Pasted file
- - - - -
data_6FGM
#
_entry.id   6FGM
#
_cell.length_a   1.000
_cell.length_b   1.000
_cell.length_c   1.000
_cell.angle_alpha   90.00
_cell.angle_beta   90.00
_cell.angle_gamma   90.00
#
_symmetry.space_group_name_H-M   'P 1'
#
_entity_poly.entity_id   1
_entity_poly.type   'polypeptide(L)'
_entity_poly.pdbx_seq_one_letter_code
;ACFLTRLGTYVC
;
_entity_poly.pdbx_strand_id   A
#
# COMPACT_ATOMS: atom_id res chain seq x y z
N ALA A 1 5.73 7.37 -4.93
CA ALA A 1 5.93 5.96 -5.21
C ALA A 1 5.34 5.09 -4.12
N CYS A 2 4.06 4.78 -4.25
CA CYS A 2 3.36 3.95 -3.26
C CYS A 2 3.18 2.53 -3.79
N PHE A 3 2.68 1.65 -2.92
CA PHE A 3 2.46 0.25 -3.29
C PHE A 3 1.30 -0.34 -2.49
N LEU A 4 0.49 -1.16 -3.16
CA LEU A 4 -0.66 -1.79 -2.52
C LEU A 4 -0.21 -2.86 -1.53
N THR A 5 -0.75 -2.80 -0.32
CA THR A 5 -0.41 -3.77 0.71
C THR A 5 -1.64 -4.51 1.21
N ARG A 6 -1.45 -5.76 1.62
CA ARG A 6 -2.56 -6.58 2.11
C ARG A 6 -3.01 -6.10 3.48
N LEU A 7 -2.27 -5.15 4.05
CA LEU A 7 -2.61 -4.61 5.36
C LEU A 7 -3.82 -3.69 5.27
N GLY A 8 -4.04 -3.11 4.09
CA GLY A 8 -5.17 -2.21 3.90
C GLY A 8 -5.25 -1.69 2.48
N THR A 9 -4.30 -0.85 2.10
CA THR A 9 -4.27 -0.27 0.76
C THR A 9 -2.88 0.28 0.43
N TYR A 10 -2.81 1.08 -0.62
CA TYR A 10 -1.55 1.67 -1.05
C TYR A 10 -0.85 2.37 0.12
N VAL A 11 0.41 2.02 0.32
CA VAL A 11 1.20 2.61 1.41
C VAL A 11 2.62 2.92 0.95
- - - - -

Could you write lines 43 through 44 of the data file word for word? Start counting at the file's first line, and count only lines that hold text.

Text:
N GLY A 8 -4.04 -3.11 4.09
CA GLY A 8 -5.17 -2.21 3.90